Monday, December 08, 2008

Are the materials used in my jewelry real?

Message: Hi, Surbhi. My mother in law bought about 50 scarab bracelets/necklaces/rings, etc. I am having trouble distinguishing between glass, plastic, stone, gold silver, brass. I know you answered a question about this topic about a year ago. Any extra advice?

1. Look into the loupe
2. Use a diamond tester
3. Get the jewel appraised or certified
4. Get a certificate from the seller
The ground rule for distinguishing the difference between diamond and any other material is to look into it through at least 10 times magnification.

The most important distinction between a natural and man made stone is the difference in the impurities or inclusions inside a stone. You will look for 'bubbles' inside the plastic / glass or natural looking feather like or small black inclusions inside a diamond.

On the surface, what you are looking for is the 'sharp' clean edges of a diamond vs that of plastic. Even the slightest of wear and tear will cause rounding of edges and corners in plastic.

As compared to glass, you will be looking for 'single refraction' inside a diamond. You have to look inside the stone and rocking / swaying it gently to move the 'lines' created by the facets on the bottom of the stone. If you see 'double' lines for each edge of a facet then it is DEFINITELY not a diamond. If you see single lines then you would have to look for further indications as to whether or not the clear stone is a diamond.

Besides this, the weight of a diamond vs the weight of a plastic piece is very different. The diamond is definitely much heavier than either plastic or glass. If you can get a total weight of the stones in carat and then measure each stone (if feasible) in mm then you can refer to any carat-mm chart available online. This is slightly impractical but not really out of the question.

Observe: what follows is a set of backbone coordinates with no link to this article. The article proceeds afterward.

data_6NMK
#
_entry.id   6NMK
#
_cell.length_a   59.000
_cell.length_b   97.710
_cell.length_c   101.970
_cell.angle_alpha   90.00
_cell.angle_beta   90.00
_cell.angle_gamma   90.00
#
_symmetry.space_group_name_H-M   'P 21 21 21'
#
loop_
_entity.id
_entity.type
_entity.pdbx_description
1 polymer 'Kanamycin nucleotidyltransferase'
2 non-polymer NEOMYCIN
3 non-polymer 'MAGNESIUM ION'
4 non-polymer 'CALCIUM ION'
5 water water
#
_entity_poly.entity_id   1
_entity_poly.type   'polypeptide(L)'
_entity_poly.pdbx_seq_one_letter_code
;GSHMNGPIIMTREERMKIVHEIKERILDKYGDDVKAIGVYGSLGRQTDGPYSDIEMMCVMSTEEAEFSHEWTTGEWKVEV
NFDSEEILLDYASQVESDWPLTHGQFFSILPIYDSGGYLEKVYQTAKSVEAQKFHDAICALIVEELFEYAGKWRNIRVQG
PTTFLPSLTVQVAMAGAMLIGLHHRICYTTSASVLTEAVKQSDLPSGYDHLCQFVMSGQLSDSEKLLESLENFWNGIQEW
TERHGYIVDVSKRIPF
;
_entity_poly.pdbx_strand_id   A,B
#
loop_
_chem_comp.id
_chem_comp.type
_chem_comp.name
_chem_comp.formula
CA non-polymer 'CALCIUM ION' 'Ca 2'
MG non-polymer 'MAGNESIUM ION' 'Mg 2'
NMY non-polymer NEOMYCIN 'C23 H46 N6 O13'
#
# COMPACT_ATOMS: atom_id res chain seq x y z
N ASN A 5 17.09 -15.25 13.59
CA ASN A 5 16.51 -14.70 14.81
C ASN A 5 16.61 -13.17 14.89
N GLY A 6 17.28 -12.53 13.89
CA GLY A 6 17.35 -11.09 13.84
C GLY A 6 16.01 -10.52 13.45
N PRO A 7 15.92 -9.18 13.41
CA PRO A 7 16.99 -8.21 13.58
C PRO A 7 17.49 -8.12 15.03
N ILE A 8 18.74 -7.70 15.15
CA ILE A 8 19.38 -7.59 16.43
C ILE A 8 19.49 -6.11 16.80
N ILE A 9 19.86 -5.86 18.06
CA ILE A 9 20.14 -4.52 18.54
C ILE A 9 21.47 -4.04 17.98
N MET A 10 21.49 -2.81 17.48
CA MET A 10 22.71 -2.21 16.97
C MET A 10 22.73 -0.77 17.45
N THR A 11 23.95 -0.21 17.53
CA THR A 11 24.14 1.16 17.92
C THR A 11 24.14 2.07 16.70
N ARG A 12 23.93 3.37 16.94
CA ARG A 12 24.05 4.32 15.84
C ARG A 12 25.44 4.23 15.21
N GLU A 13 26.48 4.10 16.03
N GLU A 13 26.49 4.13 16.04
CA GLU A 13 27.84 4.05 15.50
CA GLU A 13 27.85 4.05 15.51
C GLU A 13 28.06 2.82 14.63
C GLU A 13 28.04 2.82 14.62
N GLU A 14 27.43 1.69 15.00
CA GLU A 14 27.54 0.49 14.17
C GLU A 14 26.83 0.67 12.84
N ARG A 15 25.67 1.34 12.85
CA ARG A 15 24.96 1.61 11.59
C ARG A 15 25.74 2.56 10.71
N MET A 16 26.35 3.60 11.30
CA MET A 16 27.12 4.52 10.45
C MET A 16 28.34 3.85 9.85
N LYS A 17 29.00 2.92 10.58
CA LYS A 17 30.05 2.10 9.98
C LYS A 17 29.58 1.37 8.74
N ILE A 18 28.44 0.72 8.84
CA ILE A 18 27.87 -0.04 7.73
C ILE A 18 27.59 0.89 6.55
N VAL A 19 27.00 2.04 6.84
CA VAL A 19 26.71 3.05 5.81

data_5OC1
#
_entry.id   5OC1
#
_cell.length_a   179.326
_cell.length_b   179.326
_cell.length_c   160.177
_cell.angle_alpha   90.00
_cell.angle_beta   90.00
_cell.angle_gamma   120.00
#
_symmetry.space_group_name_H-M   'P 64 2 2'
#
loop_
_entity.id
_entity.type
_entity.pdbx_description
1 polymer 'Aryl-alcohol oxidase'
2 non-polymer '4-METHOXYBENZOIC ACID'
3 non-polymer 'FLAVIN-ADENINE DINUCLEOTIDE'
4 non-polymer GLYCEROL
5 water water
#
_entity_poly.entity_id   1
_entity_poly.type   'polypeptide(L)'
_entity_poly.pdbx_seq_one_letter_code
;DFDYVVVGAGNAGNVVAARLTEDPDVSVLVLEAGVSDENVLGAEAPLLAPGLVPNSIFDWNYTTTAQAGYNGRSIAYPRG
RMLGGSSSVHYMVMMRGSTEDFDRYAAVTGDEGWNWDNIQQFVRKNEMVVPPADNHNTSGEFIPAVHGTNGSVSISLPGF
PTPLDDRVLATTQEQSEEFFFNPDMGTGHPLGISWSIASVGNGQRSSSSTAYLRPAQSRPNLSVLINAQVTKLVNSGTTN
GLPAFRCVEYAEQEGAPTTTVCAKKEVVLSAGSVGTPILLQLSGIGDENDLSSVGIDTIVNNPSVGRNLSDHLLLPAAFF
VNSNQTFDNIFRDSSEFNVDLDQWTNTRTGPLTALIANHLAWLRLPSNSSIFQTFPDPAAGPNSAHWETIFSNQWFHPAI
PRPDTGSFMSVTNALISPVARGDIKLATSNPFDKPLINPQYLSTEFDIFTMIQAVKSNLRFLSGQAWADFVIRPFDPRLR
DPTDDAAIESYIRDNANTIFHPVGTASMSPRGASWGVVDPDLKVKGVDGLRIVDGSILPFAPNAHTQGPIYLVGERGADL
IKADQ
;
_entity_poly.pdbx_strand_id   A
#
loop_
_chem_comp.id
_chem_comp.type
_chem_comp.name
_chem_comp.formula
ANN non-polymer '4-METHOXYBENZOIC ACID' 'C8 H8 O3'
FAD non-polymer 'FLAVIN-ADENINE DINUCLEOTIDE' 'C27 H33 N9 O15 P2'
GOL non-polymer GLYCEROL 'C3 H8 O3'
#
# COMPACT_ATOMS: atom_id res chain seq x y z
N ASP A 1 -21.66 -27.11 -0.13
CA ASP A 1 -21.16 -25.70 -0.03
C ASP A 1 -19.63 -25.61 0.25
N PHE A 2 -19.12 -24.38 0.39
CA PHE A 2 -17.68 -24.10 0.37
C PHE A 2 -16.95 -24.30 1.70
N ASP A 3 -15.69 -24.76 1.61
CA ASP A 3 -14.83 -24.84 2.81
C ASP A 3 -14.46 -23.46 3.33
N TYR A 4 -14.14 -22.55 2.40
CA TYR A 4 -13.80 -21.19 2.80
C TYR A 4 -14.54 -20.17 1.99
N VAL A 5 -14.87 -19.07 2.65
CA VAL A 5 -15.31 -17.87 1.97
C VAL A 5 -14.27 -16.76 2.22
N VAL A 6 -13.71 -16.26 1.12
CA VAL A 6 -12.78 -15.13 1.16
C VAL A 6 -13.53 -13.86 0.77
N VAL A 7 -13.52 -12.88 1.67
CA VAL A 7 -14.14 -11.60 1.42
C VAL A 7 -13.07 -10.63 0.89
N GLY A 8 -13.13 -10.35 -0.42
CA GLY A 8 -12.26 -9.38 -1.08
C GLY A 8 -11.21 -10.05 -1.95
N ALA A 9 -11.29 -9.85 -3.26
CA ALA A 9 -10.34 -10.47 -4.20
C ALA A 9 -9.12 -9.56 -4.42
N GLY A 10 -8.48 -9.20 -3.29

Once you have ruled out that the stone is neither glass nor plastic, then come the real challenge will be to figure out if the stone is synthetic moissanite or synthetic diamond or some other very close imitation of a natural. To rule out any of those, you would probably look for more or less the same... differences in impurities or else take it to someone more experience for an opinion.

To figure out whether or not the metal is gold or not, you would first and foremost weigh it. If the weight tallies with that of the karat of gold that was mentioned, then you are safer and can go on to the next step of using a karatmeter or a gold pen.

Unfortunately, without prior experience, it is not a very easy thing to judge whether the stones are real or not, but if you are a keen observer and sit with a bunch of real stones as well as fake or imitation stones, and a loupe, you will be able to eventually figure out the differences and also the beauty of what makes a stone a 'diamond' vs any other.

All the best, for any further questions or comments, please write to

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